top of page

Spotlight: Women of Theatre

This year for Women's History Month, I started a little personal dramaturgy project initially on social media and now archived here. The following recaps weekly posts from the month of March on a few incredible ladies I have come across in my joint studies of history and theatre over the years, who deserve so much more press than they receive. Of course there are so tremendously many artists who could fit into this category, but I hope my tiny sampling will inspire you to research further if you’re interested!

Week 1

Rachel Crothers

(1878-1958) Playwright, Producer, Director, and Activist Extraordinaire.

Near and dear to my heart for being the subject of my undergrad history thesis!

In Five Facts, that definitely do not do her justice:

  1. As a playwright Crothers explored and commented on the position of women in American society, while also enjoying great commercial success. For three decades from the 1900s-30s, she maintained an incredible average of one Broadway production a year.

  2. Throughout all of these productions, she cast, produced, and directed the majority of her own work!

  3. During WWI she founded the Stage Women’s War Relief, and during the Great Depression she helped organize the Stage Relief Fund.

  4. (...and now we come to the topic of my thesis) At the outbreak of WWII in Europe, she led the creation of the American Theatre Wing – originally conceived as a war relief organization managed by the women of the New York theatre community (founding board members included such recognizable stars as Katharine Hepburn and Gertrude Lawrence), and remained its executive director until 1950.

  5. Throughout WWII the Wing grew exponentially and ultimately oversaw initiatives serving every demographic of the services and the home front, most famously operating Stage Door Canteens in New York and beyond. The Wing continues today as a non-profit supporting theatre and theatre artists and presenter of the Tony and Obie Awards.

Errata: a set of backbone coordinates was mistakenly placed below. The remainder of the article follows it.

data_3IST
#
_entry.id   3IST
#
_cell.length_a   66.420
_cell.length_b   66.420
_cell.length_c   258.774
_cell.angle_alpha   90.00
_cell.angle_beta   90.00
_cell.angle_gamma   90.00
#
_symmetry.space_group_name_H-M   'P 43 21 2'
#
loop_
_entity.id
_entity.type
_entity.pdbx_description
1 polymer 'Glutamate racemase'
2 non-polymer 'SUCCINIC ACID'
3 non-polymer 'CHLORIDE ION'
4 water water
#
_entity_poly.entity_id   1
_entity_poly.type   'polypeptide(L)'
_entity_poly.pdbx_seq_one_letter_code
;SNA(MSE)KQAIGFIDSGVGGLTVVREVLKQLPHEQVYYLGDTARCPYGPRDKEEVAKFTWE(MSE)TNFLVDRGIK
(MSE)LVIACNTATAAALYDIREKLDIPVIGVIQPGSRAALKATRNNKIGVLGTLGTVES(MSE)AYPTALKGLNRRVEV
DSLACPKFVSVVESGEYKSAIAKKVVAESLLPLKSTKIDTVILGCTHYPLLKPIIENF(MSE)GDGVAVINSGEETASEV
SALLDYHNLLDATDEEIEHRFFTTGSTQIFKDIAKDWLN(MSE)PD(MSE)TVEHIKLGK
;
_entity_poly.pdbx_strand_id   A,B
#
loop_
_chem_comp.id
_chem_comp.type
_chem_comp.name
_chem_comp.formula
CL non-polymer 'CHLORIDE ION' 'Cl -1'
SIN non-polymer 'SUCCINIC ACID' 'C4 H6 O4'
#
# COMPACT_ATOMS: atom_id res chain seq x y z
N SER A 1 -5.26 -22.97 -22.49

“We are here and ready — and … we shall leave it in the annals of theatre that the trained imagination … can be used for serving humanity in more ways than entertaining.”

- Rachel Crothers to the SWWR, 1920

Further Reading:

Week 2

Sor Juana Inés de la Cruz

(c.1651-1695) Poet, Playwright, Scholar, and Nun.

Iconically nicknamed “The Tenth Muse” and “The Phoenix of America”

In Five Facts, that definitely do not do her justice:

  1. Born to a mixed-race Creole-Spanish family during Mexico’s colonial period, Juana sought education from a young age and was almost entirely self-taught, mastering several languages including Spanish, Latin, and Nahuatl.

  2. She was invited to the Spanish court in Mexico City as a lady-in-waiting, but soon chose to enter a convent as she wished “to have no fixed occupation which might curtail my freedom to study.”

  3. At the Convent of Santa Paula, Sor Juana took on employment as a scholar, writer, teacher, archivist, and accountant. She assembled a tremendous library, and even managed to serve as the unofficial court poet through correspondence with the viceroy of New Spain and other patrons!

  4. She is regarded as the last great writer of the Hispanic Baroque style as well as an early giant of Mexican literature and the first significant playwright of the Americas, with wide-ranging works including poetry of varied forms and tones and both religious and secular verse plays.

  5. Throughout her work Sor Juana celebrates women for their reason and knowledge, and champions female education. She also comments on the socio-political landscape of 17th-century Mexico, and the sexism of church and society in poems such as “You Foolish Men.”

“O World, why do you wish to persecute me?

How do I offend you, when I intend

Only to fix beauty in my intellect,

And never my intellect fix on beauty?”

- Sor Juana Inés de la Cruz, Sonnet 146 (trans. Edith Grossman)

Further Reading:

Learn about Sor Juana and her play Los Empeños de Una Casa from Expand the Canon

Week 3

Lotta Crabtree

(1847-1924) Actress, Producer, Philanthropist, and a true superstar of her day.

I have actually learned about Lotta my whole life, as she happens to have had a summer home at the lake where my parents run a local history museum, and it’s always been wild to me that she is so seldom referenced outside a narrow corner of 19th-century theatre history. So we’re going to remedy that today!